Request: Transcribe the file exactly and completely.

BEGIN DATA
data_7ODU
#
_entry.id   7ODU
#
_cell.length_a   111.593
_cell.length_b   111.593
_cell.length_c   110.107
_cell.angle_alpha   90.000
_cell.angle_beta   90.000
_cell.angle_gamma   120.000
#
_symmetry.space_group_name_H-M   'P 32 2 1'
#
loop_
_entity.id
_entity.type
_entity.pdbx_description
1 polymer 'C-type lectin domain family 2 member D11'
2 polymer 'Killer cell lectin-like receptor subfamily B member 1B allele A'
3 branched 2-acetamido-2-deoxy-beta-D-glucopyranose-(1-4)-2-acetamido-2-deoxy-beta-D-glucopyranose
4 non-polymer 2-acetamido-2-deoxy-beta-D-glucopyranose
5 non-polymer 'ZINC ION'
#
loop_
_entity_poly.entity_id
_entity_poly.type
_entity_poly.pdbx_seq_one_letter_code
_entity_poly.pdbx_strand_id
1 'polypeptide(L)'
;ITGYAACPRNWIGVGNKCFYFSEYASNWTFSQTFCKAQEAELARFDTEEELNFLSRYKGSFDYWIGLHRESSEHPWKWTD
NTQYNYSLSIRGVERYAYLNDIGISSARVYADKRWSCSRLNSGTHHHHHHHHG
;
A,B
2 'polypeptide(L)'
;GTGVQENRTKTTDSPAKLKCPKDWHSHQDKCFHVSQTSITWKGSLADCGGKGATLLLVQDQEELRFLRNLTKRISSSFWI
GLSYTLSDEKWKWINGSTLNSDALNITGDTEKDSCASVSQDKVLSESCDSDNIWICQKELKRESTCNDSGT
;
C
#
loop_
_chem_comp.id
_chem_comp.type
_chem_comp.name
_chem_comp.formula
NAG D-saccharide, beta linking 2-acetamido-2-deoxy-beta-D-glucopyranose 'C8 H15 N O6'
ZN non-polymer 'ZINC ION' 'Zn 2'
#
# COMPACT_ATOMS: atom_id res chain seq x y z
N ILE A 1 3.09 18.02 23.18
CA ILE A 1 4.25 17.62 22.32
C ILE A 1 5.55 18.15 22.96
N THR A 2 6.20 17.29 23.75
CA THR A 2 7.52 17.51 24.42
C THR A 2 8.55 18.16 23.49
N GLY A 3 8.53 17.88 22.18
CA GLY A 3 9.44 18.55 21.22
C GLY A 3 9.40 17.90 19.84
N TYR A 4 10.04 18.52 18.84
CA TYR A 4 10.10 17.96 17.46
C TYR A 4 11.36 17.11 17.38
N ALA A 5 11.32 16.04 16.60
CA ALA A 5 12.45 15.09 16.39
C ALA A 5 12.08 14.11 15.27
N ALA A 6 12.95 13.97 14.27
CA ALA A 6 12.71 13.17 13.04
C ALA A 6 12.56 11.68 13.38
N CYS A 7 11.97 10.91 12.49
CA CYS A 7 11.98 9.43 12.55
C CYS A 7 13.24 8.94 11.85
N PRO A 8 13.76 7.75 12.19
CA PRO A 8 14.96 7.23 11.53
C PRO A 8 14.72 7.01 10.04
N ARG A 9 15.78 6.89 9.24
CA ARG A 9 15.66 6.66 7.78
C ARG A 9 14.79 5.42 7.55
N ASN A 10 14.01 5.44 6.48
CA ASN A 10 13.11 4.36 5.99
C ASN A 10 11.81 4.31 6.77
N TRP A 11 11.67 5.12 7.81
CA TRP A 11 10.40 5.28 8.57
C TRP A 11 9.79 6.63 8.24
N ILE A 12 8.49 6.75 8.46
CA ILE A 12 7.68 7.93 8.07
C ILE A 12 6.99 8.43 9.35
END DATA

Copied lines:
data_7ODU
#
_entry.id   7ODU
#
_cell.length_a   111.593
_cell.length_b   111.593
_cell.length_c   110.107
_cell.angle_alpha   90.000
_cell.angle_beta   90.000
_cell.angle_gamma   120.000
#
_symmetry.space_group_name_H-M   'P 32 2 1'
#
loop_
_entity.id
_entity.type
_entity.pdbx_description
1 polymer 'C-type lectin domain family 2 member D11'
2 polymer 'Killer cell lectin-like receptor subfamily B member 1B allele A'
3 branched 2-acetamido-2-deoxy-beta-D-glucopyranose-(1-4)-2-acetamido-2-deoxy-beta-D-glucopyranose
4 non-polymer 2-acetamido-2-deoxy-beta-D-glucopyranose
5 non-polymer 'ZINC ION'
#
loop_
_entity_poly.entity_id
_entity_poly.type
_entity_poly.pdbx_seq_one_letter_code
_entity_poly.pdbx_strand_id
1 'polypeptide(L)'
;ITGYAACPRNWIGVGNKCFYFSEYASNWTFSQTFCKAQEAELARFDTEEELNFLSRYKGSFDYWIGLHRESSEHPWKWTD
NTQYNYSLSIRGVERYAYLNDIGISSARVYADKRWSCSRLNSGTHHHHHHHHG
;
A,B
2 'polypeptide(L)'
;GTGVQENRTKTTDSPAKLKCPKDWHSHQDKCFHVSQTSITWKGSLADCGGKGATLLLVQDQEELRFLRNLTKRISSSFWI
GLSYTLSDEKWKWINGSTLNSDALNITGDTEKDSCASVSQDKVLSESCDSDNIWICQKELKRESTCNDSGT
;
C
#
loop_
_chem_comp.id
_chem_comp.type
_chem_comp.name
_chem_comp.formula
NAG D-saccharide, beta linking 2-acetamido-2-deoxy-beta-D-glucopyranose 'C8 H15 N O6'
ZN non-polymer 'ZINC ION' 'Zn 2'
#
# COMPACT_ATOMS: atom_id res chain seq x y z
N ILE A 1 3.09 18.02 23.18
CA ILE A 1 4.25 17.62 22.32
C ILE A 1 5.55 18.15 22.96
N THR A 2 6.20 17.29 23.75
CA THR A 2 7.52 17.51 24.42
C THR A 2 8.55 18.16 23.49
N GLY A 3 8.53 17.88 22.18
CA GLY A 3 9.44 18.55 21.22
C GLY A 3 9.40 17.90 19.84
N TYR A 4 10.04 18.52 18.84
CA TYR A 4 10.10 17.96 17.46
C TYR A 4 11.36 17.11 17.38
N ALA A 5 11.32 16.04 16.60
CA ALA A 5 12.45 15.09 16.39
C ALA A 5 12.08 14.11 15.27
N ALA A 6 12.95 13.97 14.27
CA ALA A 6 12.71 13.17 13.04
C ALA A 6 12.56 11.68 13.38
N CYS A 7 11.97 10.91 12.49
CA CYS A 7 11.98 9.43 12.55
C CYS A 7 13.24 8.94 11.85
N PRO A 8 13.76 7.75 12.19
CA PRO A 8 14.96 7.23 11.53
C PRO A 8 14.72 7.01 10.04
N ARG A 9 15.78 6.89 9.24
CA ARG A 9 15.66 6.66 7.78
C ARG A 9 14.79 5.42 7.55
N ASN A 10 14.01 5.44 6.48
CA ASN A 10 13.11 4.36 5.99
C ASN A 10 11.81 4.31 6.77
N TRP A 11 11.67 5.12 7.81
CA TRP A 11 10.40 5.28 8.57
C TRP A 11 9.79 6.63 8.24
N ILE A 12 8.49 6.75 8.46
CA ILE A 12 7.68 7.93 8.07
C ILE A 12 6.99 8.43 9.35